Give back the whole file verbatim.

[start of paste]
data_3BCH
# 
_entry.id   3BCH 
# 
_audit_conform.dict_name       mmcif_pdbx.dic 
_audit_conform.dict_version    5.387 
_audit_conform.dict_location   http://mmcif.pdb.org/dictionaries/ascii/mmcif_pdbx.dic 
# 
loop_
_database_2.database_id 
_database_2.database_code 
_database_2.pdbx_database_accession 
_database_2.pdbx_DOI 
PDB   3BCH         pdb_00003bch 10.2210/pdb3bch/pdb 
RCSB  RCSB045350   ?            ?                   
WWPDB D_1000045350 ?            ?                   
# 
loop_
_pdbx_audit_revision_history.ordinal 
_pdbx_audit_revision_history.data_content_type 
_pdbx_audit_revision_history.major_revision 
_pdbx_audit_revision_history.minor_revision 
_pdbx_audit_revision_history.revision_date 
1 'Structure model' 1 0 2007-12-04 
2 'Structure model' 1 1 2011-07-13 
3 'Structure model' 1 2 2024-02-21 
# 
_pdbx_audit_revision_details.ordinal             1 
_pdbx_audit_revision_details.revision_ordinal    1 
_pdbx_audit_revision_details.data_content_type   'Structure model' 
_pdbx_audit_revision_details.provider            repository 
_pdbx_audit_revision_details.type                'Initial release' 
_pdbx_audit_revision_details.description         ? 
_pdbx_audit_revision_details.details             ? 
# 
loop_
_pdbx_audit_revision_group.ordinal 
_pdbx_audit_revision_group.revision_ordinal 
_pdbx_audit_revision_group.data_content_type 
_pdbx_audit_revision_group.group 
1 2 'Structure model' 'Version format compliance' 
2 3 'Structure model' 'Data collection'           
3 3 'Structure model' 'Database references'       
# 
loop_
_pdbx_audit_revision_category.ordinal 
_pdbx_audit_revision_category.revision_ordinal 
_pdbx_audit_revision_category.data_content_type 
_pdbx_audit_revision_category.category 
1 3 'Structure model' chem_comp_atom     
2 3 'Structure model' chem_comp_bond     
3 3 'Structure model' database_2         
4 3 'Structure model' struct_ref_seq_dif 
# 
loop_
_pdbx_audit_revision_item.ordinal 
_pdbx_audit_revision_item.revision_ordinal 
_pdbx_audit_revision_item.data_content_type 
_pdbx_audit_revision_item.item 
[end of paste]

data_3BCH
# 
_entry.id   3BCH 
# 
_audit_conform.dict_name       mmcif_pdbx.dic 
_audit_conform.dict_version    5.387 
_audit_conform.dict_location   http://mmcif.pdb.org/dictionaries/ascii/mmcif_pdbx.dic 
# 
loop_
_database_2.database_id 
_database_2.database_code 
_database_2.pdbx_database_accession 
_database_2.pdbx_DOI 
PDB   3BCH         pdb_00003bch 10.2210/pdb3bch/pdb 
RCSB  RCSB045350   ?            ?                   
WWPDB D_1000045350 ?            ?                   
# 
loop_
_pdbx_audit_revision_history.ordinal 
_pdbx_audit_revision_history.data_content_type 
_pdbx_audit_revision_history.major_revision 
_pdbx_audit_revision_history.minor_revision 
_pdbx_audit_revision_history.revision_date 
1 'Structure model' 1 0 2007-12-04 
2 'Structure model' 1 1 2011-07-13 
3 'Structure model' 1 2 2024-02-21 
# 
_pdbx_audit_revision_details.ordinal             1 
_pdbx_audit_revision_details.revision_ordinal    1 
_pdbx_audit_revision_details.data_content_type   'Structure model' 
_pdbx_audit_revision_details.provider            repository 
_pdbx_audit_revision_details.type                'Initial release' 
_pdbx_audit_revision_details.description         ? 
_pdbx_audit_revision_details.details             ? 
# 
loop_
_pdbx_audit_revision_group.ordinal 
_pdbx_audit_revision_group.revision_ordinal 
_pdbx_audit_revision_group.data_content_type 
_pdbx_audit_revision_group.group 
1 2 'Structure model' 'Version format compliance' 
2 3 'Structure model' 'Data collection'           
3 3 'Structure model' 'Database references'       
# 
loop_
_pdbx_audit_revision_category.ordinal 
_pdbx_audit_revision_category.revision_ordinal 
_pdbx_audit_revision_category.data_content_type 
_pdbx_audit_revision_category.category 
1 3 'Structure model' chem_comp_atom     
2 3 'Structure model' chem_comp_bond     
3 3 'Structure model' database_2         
4 3 'Structure model' struct_ref_seq_dif 
# 
loop_
_pdbx_audit_revision_item.ordinal 
_pdbx_audit_revision_item.revision_ordinal 
_pdbx_audit_revision_item.data_content_type 
_pdbx_audit_revision_item.item 